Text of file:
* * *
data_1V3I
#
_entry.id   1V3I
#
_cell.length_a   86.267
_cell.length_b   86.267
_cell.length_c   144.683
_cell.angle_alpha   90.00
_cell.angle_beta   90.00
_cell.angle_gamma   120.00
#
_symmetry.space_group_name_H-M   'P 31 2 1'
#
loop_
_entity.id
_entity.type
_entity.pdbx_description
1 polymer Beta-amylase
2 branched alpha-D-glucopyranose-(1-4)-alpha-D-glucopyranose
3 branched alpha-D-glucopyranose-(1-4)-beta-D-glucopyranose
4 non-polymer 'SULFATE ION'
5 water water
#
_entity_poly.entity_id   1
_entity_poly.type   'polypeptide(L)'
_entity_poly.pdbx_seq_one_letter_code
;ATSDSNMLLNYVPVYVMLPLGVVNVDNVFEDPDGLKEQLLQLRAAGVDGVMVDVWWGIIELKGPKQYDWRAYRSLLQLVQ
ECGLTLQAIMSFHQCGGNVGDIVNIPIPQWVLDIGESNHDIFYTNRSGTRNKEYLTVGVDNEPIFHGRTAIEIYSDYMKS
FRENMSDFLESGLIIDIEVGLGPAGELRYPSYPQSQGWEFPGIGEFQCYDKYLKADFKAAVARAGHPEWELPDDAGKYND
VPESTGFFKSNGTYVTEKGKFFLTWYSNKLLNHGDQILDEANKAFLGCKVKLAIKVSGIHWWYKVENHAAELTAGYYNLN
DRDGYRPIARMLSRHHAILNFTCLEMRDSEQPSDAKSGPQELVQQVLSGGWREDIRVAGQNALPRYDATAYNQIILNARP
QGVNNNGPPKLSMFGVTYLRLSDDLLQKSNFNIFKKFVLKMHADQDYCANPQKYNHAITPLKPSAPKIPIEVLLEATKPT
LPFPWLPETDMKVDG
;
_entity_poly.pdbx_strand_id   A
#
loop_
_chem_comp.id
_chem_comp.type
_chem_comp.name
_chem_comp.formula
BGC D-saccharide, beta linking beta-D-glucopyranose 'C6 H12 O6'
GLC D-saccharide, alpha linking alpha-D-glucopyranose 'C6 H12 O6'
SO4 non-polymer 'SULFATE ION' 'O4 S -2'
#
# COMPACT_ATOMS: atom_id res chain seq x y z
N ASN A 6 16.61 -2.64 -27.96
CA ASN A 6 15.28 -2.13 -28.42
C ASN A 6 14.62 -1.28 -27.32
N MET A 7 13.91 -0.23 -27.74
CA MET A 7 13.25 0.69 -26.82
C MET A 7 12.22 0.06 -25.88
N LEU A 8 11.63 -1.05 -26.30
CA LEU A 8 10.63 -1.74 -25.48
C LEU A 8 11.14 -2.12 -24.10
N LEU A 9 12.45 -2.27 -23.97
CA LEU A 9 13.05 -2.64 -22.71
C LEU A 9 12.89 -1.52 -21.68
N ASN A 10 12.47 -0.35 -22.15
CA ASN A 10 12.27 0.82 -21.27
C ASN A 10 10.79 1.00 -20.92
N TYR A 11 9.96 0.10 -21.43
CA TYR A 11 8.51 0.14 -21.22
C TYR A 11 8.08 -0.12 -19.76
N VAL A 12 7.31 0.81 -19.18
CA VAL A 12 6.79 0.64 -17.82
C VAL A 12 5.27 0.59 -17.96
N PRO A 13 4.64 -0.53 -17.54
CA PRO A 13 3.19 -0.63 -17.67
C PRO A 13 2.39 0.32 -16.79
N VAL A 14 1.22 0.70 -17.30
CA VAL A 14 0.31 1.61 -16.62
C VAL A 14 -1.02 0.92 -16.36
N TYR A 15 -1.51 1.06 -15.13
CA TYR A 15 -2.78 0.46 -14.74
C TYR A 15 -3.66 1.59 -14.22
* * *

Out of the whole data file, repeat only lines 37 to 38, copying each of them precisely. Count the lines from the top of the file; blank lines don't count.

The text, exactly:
loop_
_chem_comp.id